Many families have created Private Foundations during their lifetime or at the death of a family member to carry out the family’s charitable intentions for an extended period of time. Black’s Law Dictionary defines Private Foundation as An organization which is operated privately for the advancement of charitable or educational purposes. An organization generally exempt from taxation that is subject to additional statutory restrictions on its activities and on contributions thereto. As a requirement, a private foundation must receive less than 1/3 of its support from members of the public. Many Private Foundations last for decades and/or multiple generations of a family. However, Private Foundations are not required to exist in perpetuity.
Internal Revenue Code § 507(a)(1) states how a Private Foundation can be terminated. There are only a limited number of options available as listed below:
- Conversion to a Public Charity: If the Private Foundation would like to expand its reach to operating programs and activities instead of just funding such items, then converting to a public charity is a good option. This option requires that the IRS be notified in writing of the intended change of structure.
- Conversion to a Taxable Entity: This is not usually a voluntarily action. Most often this means that the IRS terminated the tax-exempt status of the Private Foundation for some wrongful action or for some failure to take an action, such as failure to file an income tax return for three consecutive years (that would be a Form 990-PF). When a Private Foundation is terminated in this manner, an extremely harsh termination tax under Internal Revenue Code § 507 of up to 100% will be imposed.
- Merger with another Private Foundation: IRS Revenue Ruling 2002-28 describes how to merge two Private Foundations into one. The IRS must be notified of such action unless one of the Private Foundations will continue to remain in existence with no assets.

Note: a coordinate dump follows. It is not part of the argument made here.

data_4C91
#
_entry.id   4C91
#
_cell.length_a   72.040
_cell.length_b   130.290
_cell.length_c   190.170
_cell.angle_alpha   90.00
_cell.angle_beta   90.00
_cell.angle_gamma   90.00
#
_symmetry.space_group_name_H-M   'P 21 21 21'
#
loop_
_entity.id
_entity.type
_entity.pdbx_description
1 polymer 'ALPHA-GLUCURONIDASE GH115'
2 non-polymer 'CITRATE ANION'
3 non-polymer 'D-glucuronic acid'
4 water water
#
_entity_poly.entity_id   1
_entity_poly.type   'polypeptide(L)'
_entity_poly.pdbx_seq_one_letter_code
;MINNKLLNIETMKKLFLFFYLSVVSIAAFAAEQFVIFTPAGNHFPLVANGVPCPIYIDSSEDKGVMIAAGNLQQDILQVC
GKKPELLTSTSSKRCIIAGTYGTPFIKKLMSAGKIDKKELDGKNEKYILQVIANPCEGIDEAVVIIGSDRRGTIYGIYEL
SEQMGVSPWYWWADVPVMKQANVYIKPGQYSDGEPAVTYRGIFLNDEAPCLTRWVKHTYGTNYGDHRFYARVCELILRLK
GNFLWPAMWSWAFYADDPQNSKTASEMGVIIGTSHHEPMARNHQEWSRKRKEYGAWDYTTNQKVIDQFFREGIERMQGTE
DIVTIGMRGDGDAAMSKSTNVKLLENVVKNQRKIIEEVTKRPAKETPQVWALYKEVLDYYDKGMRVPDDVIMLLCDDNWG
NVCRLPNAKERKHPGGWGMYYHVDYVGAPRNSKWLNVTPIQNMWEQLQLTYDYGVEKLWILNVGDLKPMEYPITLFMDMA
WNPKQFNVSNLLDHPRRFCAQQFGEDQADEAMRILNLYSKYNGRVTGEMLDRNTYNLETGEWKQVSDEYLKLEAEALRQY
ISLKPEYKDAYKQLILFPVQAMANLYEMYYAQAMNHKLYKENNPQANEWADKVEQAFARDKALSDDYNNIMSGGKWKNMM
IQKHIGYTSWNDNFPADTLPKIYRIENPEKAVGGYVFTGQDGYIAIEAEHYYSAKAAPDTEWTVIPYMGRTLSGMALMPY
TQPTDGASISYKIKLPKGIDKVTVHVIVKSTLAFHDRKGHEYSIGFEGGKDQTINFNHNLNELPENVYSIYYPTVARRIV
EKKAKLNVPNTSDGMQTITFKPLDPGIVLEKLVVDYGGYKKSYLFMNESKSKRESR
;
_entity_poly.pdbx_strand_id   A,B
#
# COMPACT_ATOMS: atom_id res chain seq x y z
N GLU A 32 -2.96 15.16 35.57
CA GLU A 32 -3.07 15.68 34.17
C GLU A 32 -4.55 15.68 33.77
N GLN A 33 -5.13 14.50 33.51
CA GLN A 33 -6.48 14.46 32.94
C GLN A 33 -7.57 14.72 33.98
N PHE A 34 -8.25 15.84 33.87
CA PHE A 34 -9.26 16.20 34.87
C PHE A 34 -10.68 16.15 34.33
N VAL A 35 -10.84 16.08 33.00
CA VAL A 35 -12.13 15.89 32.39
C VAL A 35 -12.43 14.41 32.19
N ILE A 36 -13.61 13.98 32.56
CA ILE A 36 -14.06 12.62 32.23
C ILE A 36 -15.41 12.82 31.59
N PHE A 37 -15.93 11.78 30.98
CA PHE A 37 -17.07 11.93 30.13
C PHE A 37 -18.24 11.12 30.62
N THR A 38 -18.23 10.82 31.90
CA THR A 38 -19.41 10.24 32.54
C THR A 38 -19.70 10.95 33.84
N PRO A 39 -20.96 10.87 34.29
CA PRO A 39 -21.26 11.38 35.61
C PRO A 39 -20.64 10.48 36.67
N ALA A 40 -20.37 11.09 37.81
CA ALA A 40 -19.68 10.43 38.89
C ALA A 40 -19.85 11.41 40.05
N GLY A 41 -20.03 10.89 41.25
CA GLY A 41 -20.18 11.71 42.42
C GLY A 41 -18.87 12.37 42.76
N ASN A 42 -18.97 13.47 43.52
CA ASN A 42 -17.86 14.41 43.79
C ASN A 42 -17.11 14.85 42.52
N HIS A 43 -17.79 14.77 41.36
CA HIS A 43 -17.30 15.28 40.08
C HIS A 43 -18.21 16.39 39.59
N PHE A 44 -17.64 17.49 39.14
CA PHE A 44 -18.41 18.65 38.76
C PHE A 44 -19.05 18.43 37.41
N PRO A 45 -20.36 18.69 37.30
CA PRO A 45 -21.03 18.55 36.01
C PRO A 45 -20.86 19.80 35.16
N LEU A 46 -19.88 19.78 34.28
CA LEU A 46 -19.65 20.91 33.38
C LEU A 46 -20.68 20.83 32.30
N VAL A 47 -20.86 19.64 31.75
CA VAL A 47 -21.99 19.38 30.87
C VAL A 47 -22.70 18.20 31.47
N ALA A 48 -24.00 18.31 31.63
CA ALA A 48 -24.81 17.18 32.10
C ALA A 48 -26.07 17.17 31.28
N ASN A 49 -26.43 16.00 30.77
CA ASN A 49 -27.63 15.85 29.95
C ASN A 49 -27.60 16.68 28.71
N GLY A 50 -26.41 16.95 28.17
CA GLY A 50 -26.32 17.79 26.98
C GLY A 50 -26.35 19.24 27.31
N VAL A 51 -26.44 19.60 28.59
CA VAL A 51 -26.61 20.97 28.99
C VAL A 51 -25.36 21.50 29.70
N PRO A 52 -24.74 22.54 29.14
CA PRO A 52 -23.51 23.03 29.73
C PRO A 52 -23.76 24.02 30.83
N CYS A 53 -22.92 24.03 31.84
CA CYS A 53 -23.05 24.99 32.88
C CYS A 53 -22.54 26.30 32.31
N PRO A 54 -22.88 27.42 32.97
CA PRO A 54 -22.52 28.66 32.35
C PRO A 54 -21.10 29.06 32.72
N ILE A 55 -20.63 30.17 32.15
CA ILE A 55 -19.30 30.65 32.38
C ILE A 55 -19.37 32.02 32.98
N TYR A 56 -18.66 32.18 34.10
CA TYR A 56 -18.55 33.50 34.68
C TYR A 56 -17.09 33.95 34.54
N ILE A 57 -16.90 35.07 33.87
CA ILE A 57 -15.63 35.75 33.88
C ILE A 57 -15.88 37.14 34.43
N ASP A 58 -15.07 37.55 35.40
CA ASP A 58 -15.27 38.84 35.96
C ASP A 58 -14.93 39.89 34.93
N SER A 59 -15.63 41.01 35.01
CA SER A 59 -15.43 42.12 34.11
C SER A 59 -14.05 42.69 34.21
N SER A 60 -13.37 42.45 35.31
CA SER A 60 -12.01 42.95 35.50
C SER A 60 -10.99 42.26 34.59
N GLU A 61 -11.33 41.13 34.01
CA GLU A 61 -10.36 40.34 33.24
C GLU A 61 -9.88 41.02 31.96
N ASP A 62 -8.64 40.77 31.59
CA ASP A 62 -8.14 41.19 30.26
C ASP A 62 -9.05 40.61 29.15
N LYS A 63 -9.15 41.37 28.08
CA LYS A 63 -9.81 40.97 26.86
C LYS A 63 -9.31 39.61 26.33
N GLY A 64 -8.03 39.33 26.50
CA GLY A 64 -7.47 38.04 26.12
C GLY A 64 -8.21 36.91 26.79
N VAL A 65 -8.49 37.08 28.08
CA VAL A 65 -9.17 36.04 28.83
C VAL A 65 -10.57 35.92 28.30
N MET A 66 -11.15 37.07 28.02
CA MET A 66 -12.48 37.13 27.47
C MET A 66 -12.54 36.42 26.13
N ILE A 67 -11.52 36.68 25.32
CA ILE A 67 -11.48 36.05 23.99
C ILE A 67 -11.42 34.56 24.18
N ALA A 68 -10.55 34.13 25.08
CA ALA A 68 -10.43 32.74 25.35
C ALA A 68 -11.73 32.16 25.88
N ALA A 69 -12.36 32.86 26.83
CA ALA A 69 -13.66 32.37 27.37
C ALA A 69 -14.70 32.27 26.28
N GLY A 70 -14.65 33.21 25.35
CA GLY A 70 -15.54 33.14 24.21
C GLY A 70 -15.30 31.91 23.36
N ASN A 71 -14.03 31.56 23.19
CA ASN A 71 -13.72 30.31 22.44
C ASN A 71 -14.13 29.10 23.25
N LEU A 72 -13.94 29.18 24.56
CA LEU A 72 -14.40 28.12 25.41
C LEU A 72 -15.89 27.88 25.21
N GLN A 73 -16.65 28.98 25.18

- Split into Multiple Private Foundations: When the managing Board of a Private Foundation begins to disagree or splinter, it is possible to create additional Private Foundation by breaking the existing Private Foundation into two or more Private Foundations.
- Distribute Assets to Public Charities: This usually occurs when the purpose of the Private foundation has been satisfied or the Board no longer wishes to operate the Private Foundation. This is the easiest option. No formal notice needs to be given to the IRS other than the filing of a final Form 990-PF. The assets of the Private Foundation can be distributed to one or more public charities of the Board’s choosing.
There are a few other options, but they may be difficult or involve loss of control of the assets. There have been a few Private Foundations that have converted into charitable trusts, but that action required a time consuming and expensive private letter ruling from the IRS. A number of Private Foundations have been turned into a Donor Advised Fund when the governing board has grown tired of the administrative duties of running the Foundation on a day-to-day basis. There are current considerations in Congress that could change the ability to covert a Private Foundation into a Donor Advised Fund, so one should pay attention to any new laws that might come into effect.
When terminating or converting a Private Foundation, one must be very careful. There are IRS penalties between 10% and 200% for taking the wrong action. One would be smart to follow one of the five safe harbors listed above when considering shutting down or converting a Private Foundation.